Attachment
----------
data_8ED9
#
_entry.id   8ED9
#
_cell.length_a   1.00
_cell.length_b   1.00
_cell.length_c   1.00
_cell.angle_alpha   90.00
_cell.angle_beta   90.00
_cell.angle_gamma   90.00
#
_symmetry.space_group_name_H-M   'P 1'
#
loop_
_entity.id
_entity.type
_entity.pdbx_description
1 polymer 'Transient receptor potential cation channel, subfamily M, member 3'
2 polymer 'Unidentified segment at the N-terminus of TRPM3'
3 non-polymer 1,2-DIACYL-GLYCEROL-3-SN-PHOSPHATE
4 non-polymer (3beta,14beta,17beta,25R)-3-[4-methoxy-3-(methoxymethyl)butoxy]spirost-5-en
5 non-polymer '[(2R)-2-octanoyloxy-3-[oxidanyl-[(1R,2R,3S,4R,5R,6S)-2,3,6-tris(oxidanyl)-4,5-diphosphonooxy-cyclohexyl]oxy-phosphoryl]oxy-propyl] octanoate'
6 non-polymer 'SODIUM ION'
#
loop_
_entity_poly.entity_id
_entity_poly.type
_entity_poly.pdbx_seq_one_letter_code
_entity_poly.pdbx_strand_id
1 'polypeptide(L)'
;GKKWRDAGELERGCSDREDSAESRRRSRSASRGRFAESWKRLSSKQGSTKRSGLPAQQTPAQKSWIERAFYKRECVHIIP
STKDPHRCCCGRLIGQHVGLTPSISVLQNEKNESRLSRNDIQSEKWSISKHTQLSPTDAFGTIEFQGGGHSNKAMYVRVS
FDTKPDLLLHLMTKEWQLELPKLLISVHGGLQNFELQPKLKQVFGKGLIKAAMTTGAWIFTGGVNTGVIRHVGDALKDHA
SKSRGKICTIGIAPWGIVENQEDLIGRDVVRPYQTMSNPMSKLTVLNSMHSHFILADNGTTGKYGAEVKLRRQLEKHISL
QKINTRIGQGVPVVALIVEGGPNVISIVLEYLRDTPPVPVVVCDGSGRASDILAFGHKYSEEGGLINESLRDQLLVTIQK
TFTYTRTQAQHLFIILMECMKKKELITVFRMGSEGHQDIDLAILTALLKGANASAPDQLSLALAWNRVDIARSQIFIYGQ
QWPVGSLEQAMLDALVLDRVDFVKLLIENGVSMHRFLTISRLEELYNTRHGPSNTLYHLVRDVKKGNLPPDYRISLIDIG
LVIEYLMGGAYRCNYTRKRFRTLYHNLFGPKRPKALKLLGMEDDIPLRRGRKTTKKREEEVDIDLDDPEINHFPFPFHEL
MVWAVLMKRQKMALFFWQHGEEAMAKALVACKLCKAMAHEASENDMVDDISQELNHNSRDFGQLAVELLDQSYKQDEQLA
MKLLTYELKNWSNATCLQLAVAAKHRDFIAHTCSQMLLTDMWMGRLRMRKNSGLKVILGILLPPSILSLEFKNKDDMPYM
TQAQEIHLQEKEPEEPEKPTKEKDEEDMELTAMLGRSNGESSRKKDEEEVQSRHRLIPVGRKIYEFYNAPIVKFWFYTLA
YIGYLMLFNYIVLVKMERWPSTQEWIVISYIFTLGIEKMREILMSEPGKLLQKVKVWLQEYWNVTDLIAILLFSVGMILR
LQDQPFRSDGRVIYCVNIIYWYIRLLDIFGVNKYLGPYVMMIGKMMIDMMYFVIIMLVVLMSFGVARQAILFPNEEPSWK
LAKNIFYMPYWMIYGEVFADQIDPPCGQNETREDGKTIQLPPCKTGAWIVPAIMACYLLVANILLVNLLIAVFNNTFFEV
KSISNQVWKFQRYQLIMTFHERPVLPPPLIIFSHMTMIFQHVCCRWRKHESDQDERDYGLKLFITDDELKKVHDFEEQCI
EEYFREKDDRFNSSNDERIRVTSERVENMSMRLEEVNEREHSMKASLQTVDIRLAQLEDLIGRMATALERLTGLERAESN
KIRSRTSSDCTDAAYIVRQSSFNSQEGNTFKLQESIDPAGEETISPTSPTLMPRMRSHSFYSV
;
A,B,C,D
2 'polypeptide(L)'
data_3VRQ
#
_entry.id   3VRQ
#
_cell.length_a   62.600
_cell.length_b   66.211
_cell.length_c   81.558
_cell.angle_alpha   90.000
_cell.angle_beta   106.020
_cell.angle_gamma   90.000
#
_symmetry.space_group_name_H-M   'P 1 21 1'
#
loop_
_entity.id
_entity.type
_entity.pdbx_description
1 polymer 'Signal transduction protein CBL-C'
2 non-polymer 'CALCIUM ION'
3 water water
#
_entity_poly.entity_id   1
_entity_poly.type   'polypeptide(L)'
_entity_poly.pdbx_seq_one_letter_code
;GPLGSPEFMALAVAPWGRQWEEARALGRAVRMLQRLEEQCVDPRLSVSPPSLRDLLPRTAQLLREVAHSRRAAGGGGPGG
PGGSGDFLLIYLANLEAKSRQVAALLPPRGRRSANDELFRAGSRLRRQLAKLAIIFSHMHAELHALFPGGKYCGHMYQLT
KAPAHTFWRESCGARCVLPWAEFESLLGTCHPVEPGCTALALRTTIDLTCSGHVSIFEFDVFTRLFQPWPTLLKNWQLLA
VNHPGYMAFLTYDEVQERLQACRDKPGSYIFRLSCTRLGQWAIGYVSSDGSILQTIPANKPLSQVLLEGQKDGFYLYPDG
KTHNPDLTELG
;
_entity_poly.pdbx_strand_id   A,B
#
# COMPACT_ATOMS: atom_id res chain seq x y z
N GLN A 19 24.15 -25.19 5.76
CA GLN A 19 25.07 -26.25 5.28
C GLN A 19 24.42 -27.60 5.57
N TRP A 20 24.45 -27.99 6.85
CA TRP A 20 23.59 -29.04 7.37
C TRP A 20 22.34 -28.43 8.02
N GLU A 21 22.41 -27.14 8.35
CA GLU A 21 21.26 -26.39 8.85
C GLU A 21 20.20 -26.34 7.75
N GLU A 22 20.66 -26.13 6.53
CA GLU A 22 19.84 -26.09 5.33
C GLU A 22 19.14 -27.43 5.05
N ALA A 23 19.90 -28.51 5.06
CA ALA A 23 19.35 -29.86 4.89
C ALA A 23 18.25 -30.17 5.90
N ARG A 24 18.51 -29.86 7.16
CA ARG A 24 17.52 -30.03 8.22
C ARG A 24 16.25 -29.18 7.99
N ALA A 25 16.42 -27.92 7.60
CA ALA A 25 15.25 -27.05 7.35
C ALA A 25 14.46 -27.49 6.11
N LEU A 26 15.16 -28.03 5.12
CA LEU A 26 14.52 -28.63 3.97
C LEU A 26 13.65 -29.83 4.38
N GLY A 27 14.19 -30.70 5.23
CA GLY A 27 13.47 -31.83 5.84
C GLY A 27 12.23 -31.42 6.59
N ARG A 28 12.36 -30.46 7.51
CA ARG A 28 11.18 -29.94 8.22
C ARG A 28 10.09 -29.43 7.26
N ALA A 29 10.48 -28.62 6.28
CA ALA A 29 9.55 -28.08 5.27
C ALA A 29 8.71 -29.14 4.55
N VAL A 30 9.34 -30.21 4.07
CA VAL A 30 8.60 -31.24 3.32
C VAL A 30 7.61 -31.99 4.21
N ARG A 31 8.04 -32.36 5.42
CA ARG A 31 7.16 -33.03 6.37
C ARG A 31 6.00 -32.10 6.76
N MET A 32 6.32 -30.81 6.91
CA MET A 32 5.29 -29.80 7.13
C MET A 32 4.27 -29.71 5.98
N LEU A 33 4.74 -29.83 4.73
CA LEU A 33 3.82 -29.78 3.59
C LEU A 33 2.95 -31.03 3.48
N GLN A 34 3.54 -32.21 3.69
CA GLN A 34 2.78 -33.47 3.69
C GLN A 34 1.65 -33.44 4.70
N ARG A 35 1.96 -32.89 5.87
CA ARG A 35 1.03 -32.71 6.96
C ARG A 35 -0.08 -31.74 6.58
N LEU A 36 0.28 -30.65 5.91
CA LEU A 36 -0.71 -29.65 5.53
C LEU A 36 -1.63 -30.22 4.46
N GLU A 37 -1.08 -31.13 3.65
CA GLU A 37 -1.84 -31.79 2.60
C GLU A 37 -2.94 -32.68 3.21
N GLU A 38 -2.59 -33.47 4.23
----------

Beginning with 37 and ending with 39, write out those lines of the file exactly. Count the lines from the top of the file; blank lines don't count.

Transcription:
QWPVGSLEQAMLDALVLDRVDFVKLLIENGVSMHRFLTISRLEELYNTRHGPSNTLYHLVRDVKKGNLPPDYRISLIDIG
LVIEYLMGGAYRCNYTRKRFRTLYHNLFGPKRPKALKLLGMEDDIPLRRGRKTTKKREEEVDIDLDDPEINHFPFPFHEL
MVWAVLMKRQKMALFFWQHGEEAMAKALVACKLCKAMAHEASENDMVDDISQELNHNSRDFGQLAVELLDQSYKQDEQLA